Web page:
Modern journalism’s technological revolution has allowed for a new trend in the way journalists deal with common problems. Since they can easily keep in contact with each other through social media and dedicated industry news sites, it is easier for them to band together when needed.
Recently, in the United States of America, journalists rallied together against the name of American Football team, the Redskins. The term is generally used as a pejorative for Native Americans and journalists in the US refuse to use it any longer. By refusing to call the team by their name, American journalists are making it clear that they are uncomfortable with using the racist term week after week in their reporting on American Football stories.
Using this newly reasiled power, journalists can fight against the pressure their employers put on them to report with bias. Journalists are encouraging one another to take a stand in the name of ethical, unbiased reporting.
In the Ukraine, a group of photojournalists worked together to save important documents discarded by the absconding President Yanukovych. These documents, which were found wet and in varying states of disarray, were collated and the information released on to the internet. By putting aside their differences and working together, they were able to break big news that affected the entire country.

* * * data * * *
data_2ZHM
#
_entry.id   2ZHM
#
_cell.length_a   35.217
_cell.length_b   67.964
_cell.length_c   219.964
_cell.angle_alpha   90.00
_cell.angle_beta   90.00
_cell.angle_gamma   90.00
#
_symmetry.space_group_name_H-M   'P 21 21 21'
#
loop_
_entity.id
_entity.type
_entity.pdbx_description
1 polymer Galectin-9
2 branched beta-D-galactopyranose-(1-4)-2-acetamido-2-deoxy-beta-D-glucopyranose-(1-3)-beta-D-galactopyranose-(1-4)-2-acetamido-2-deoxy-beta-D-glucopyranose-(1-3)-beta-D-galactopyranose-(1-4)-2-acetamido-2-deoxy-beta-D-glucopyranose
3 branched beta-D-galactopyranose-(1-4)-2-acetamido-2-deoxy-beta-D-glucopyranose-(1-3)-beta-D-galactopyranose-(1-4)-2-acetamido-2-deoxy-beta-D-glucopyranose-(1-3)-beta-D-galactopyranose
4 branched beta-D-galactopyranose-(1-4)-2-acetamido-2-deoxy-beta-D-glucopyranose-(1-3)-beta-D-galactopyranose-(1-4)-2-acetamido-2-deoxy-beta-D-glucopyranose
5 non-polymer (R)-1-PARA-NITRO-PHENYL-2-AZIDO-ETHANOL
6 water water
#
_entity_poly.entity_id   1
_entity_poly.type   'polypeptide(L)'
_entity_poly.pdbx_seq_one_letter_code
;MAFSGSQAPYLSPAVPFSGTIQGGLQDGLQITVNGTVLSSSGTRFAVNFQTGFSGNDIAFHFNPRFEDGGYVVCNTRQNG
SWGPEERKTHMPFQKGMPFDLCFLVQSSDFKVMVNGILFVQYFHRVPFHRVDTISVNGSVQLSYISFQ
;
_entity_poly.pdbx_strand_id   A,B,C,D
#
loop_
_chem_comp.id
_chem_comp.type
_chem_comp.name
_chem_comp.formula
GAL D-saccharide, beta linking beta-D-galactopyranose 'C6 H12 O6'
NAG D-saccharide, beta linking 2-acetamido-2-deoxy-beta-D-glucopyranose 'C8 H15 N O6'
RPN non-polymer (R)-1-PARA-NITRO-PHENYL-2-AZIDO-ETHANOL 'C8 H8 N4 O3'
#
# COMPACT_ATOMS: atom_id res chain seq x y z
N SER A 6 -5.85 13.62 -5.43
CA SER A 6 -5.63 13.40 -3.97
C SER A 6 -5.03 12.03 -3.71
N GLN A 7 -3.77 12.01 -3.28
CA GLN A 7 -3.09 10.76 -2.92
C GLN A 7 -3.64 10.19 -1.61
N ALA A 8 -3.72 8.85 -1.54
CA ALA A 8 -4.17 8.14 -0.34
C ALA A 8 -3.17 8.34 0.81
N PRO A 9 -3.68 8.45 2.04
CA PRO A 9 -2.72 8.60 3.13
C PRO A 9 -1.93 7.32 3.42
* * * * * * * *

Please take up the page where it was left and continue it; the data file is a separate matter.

With the realisation that instantaneous information would be a danger to print media, came the understanding that social media would change the way journalists received news and, for the world of journalism, this was a good thing. It meant that news would come instantly and many journalists quickly understood this and got on board.
Of course, with the instant access to information and media that social websites create, there is the risk of stumbling across unreliable information and images. But savvy journalists are finding ways to combat this, such as programs designed to recognise the origins of an image.